The many failures of our wild welfare regime

    • Amelia Paxman
    • 23 October 2017
    9 Comments

    Increasing the feelings of shame of being unemployed and restricting freedoms doesn't create more jobs and only grinds down a vulnerable group who are subsisting on a meagre payment. But the government is yet to show any meaningful concern over the significant risks of these draconian welfare policies.

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  • AUSTRALIA

    The privatisation of human services

    • El Gibbs
    • 20 October 2017
    20 Comments

    The Federal Government's recent announcement that Serco will be delivering some of the income support system, Centrelink, is another blow to core public services that serve some of the most disadvantaged Australians. No one should make a profit out of people being poor.

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  • RELIGION

    Notes from India's margins

    • Andrew Hamilton
    • 04 October 2017
    9 Comments

    A Jesuit priest who has worked for over 30 years in India with the poorest villagers, Tony Herbert grapples with three questions: what to make of poverty, what happens when you commit yourself to people who are indigent, and how, in living, the three aspects of poverty - religious poverty, material poverty and its injustices, and personal emptiness - come together. He builds his reflections around encounters with villagers on his own journey.

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  • ECONOMICS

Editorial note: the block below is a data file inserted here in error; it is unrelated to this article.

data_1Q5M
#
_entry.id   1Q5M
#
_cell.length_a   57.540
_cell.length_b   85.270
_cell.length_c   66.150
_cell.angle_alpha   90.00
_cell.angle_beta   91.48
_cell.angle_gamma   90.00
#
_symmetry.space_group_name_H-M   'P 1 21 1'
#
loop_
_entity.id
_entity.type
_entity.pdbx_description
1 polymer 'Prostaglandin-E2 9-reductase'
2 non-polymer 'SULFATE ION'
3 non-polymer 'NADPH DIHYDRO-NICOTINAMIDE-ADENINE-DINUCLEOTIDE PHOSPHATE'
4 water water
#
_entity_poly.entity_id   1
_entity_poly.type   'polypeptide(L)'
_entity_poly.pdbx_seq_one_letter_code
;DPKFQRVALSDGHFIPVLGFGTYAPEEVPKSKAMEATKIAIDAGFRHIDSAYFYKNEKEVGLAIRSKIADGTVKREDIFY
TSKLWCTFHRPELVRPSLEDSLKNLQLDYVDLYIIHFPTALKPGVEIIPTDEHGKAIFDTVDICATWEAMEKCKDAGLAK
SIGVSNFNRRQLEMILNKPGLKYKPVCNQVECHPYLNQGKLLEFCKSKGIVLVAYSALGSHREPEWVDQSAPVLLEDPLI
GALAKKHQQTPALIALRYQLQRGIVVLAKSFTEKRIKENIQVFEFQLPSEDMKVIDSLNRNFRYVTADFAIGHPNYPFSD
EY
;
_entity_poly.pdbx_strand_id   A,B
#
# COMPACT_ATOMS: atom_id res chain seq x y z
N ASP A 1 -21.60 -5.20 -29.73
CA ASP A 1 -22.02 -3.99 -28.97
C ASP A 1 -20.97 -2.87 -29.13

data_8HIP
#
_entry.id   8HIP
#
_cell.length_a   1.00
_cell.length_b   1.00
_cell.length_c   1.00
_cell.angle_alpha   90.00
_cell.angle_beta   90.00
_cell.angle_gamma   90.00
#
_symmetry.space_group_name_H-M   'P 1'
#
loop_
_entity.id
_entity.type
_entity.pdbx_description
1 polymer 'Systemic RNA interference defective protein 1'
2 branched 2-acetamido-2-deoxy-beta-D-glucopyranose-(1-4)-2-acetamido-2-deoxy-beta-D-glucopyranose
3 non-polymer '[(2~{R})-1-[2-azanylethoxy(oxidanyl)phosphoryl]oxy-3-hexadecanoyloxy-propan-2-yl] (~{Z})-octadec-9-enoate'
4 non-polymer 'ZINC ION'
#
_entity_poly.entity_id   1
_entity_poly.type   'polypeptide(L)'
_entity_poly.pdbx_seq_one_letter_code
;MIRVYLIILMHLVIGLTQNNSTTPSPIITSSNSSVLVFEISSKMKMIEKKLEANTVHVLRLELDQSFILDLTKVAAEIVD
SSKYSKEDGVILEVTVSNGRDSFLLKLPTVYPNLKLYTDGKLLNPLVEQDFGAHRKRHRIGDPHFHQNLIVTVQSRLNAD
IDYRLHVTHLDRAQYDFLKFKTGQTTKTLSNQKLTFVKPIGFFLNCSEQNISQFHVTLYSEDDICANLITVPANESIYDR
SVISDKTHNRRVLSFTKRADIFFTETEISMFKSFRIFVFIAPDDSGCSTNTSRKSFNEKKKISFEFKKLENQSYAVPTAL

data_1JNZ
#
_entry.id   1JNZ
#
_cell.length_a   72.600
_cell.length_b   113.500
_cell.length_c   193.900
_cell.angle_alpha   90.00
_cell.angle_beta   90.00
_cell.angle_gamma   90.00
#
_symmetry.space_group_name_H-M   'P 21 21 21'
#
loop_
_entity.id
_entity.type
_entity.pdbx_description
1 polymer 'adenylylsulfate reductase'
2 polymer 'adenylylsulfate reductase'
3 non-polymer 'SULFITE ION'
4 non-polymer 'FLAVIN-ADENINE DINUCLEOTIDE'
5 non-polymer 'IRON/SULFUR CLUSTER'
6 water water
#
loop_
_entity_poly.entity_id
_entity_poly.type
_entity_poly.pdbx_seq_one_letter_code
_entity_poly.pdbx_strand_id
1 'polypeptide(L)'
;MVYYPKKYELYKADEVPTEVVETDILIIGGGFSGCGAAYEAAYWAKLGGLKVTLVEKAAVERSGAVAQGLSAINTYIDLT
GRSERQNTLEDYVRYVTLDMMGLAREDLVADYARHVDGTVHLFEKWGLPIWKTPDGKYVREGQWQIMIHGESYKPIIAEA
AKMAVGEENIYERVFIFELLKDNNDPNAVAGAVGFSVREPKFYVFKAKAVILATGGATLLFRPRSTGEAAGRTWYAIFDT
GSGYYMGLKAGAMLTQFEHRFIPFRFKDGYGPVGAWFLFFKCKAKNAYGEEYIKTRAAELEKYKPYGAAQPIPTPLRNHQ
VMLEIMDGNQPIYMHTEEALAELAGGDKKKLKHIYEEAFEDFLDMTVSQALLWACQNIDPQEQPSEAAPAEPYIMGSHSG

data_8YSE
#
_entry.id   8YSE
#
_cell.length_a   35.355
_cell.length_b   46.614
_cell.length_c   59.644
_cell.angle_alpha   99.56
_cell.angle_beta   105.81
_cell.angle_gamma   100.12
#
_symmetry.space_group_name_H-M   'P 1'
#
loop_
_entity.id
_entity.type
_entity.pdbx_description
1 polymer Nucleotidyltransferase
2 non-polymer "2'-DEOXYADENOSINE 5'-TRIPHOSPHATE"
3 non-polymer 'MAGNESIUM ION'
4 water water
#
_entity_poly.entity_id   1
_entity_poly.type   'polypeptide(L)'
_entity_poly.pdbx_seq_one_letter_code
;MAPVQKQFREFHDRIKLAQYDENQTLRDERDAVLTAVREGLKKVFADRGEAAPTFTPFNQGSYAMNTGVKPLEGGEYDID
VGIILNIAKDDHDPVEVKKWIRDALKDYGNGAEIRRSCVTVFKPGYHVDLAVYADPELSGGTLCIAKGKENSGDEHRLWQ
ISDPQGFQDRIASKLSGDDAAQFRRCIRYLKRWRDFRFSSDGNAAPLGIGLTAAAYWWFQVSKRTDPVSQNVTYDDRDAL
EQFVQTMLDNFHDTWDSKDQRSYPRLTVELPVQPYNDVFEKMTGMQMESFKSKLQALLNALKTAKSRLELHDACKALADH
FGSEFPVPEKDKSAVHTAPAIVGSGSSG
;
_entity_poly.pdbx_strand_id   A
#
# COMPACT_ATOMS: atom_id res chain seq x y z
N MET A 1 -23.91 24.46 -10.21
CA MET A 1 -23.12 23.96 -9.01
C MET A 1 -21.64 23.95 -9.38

Of murderers, bastards and inequality: neo-liberalism's failure

    • Andrew Hamilton
    • 16 August 2017
    18 Comments

    Cometh the hour, cometh the third murderer. So now inequality is in the spotlight and is being booed off the stage. It is blamed for the rise of populist politics, and more fundamentally for economic stagnation. The economic neo-liberal orthodoxy, that so implausibly claimed that economic competition unfettered by government regulation would benefit all of the citizens, has produced the gross inequality that hinders economic growth. 

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  • ARTS AND CULTURE

    David v Goliath in the beautiful British countryside

    • Megan Graham
    • 16 August 2017

    One lone man daring to interfere with the evil plans of the rich and powerful: it’s not exactly a new angle, but there are a few scraps of satisfaction to be found in Joel Hopkin’s latest film Hampstead – just not in the realm of originality. It’s a sleepy story that meanders along with a mildly pleasant mediocrity.

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  • ECONOMICS

    Where is money headed?

    • David James
    • 30 July 2017
    2 Comments

    The daily fluctuations of financial markets and the fractious debates over economic policy are concealing something deeper and much more disturbing. The future of money itself is in question. A decade after world banking almost collapsed in the global financial crisis, the questions raised have not been answered.